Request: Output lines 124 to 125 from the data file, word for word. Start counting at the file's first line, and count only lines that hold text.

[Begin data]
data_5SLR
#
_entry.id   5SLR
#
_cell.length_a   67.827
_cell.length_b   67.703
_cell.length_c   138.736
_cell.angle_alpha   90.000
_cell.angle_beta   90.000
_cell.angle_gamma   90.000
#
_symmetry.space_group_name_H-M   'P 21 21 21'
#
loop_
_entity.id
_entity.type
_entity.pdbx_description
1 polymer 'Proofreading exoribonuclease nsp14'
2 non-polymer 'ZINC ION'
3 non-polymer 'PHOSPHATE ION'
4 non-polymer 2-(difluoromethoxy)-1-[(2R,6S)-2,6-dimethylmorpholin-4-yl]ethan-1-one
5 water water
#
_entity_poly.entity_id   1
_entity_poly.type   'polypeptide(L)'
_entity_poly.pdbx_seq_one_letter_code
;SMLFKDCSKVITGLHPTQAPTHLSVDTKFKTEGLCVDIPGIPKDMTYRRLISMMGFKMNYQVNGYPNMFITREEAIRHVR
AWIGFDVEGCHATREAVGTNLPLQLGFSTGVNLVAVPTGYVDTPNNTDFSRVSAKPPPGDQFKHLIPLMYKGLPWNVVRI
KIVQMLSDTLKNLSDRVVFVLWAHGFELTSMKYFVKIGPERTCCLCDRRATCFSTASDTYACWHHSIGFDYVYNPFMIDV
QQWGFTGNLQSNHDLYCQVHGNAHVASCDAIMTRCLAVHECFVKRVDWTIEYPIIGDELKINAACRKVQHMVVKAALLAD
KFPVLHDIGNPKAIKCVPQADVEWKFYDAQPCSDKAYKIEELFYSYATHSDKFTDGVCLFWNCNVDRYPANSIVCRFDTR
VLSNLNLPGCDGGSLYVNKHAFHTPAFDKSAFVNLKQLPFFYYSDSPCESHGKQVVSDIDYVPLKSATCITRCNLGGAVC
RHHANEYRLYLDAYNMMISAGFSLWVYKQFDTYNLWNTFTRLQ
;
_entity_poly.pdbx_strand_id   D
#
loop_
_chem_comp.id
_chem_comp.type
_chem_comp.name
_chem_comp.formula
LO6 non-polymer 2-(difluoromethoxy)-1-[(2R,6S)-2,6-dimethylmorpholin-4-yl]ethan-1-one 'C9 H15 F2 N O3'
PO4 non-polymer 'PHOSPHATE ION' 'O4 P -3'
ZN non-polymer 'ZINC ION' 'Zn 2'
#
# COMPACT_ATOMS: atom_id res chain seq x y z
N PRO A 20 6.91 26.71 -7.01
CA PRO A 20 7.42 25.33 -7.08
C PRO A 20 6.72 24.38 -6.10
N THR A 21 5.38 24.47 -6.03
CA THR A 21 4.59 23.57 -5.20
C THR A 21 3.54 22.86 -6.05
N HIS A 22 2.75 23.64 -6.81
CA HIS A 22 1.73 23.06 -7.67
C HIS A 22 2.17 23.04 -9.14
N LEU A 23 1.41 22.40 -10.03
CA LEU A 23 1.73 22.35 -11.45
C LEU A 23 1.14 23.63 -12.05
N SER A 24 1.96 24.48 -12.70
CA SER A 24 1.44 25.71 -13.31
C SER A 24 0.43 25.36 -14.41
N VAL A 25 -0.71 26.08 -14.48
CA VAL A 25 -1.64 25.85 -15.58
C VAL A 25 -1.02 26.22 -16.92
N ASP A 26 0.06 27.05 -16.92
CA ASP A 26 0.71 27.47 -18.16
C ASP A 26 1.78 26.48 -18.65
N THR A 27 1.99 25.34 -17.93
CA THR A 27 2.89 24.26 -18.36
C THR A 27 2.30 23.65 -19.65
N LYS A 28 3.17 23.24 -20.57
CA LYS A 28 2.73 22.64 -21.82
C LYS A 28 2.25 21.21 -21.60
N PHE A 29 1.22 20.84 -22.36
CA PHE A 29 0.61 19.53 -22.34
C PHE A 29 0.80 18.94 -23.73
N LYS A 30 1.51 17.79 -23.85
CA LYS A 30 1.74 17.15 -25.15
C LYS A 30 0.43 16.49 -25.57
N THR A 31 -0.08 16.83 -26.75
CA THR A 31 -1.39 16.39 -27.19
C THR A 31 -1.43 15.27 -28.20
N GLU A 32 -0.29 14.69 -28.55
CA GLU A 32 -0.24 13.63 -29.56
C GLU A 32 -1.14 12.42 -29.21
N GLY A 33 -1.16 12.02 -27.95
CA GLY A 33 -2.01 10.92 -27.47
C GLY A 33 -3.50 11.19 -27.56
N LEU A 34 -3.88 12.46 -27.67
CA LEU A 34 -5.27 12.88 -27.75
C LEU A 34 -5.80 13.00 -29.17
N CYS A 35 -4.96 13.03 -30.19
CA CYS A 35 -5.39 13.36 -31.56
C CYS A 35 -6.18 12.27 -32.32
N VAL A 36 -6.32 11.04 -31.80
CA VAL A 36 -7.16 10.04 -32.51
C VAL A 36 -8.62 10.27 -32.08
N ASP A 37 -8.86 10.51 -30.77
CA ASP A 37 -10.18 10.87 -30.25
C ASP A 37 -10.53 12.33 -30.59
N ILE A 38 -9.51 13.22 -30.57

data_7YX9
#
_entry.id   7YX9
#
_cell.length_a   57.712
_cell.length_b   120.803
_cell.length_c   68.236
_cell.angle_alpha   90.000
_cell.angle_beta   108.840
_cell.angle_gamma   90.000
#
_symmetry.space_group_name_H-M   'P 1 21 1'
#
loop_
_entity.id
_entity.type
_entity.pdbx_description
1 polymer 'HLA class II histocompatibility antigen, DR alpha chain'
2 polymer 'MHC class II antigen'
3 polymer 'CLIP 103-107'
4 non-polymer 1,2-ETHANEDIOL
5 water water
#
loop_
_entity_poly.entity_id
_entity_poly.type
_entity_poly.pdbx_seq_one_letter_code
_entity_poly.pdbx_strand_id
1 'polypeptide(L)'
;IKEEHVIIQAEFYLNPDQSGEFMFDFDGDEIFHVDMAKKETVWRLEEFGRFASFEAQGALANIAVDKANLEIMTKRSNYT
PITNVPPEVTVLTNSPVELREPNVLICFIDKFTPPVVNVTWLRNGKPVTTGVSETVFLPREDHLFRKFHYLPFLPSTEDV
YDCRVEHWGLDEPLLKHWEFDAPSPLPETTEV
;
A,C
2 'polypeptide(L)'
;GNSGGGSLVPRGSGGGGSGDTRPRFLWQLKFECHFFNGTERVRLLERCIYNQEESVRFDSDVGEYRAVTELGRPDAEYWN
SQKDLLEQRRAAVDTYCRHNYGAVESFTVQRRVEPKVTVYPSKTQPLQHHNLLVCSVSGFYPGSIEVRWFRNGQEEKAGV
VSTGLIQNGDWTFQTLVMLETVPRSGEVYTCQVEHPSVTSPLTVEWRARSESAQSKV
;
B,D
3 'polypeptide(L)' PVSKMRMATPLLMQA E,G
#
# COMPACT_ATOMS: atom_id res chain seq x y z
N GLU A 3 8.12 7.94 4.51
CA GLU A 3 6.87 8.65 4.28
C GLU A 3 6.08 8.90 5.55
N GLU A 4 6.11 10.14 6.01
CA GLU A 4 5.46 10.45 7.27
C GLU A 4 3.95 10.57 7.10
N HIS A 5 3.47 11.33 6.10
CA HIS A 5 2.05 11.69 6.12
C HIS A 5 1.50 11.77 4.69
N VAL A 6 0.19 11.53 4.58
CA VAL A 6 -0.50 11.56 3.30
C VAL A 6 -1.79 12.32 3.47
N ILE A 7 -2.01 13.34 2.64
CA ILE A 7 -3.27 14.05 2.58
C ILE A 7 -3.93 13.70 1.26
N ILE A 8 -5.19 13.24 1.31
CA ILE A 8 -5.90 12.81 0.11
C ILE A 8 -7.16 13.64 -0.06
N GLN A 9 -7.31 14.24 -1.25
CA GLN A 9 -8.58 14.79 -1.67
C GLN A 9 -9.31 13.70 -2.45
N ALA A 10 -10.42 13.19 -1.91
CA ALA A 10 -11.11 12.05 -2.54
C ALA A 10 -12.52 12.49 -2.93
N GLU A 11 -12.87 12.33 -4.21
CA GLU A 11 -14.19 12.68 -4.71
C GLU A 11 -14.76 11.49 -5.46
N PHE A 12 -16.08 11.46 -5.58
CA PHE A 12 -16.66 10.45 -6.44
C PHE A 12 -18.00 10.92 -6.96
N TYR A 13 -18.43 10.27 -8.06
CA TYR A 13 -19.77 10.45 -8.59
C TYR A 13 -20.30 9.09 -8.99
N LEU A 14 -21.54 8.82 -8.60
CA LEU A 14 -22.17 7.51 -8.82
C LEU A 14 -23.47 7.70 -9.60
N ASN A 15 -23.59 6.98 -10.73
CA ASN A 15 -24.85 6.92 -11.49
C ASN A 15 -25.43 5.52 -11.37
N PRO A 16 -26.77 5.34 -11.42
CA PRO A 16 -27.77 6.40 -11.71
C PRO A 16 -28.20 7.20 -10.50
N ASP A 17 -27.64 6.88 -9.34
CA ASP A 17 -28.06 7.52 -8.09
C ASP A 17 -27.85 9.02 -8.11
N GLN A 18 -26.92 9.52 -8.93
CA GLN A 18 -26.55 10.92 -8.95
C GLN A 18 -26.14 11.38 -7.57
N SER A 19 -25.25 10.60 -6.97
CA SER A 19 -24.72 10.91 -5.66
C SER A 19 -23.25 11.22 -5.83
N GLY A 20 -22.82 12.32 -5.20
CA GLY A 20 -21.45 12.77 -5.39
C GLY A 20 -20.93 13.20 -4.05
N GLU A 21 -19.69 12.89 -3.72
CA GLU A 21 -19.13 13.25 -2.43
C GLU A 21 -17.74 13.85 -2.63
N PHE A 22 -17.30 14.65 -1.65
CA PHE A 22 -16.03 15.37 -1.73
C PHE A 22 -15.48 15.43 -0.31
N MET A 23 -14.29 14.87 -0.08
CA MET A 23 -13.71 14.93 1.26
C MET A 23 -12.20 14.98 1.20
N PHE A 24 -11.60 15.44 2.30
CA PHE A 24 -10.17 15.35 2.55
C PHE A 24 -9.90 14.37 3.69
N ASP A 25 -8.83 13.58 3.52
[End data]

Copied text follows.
#
loop_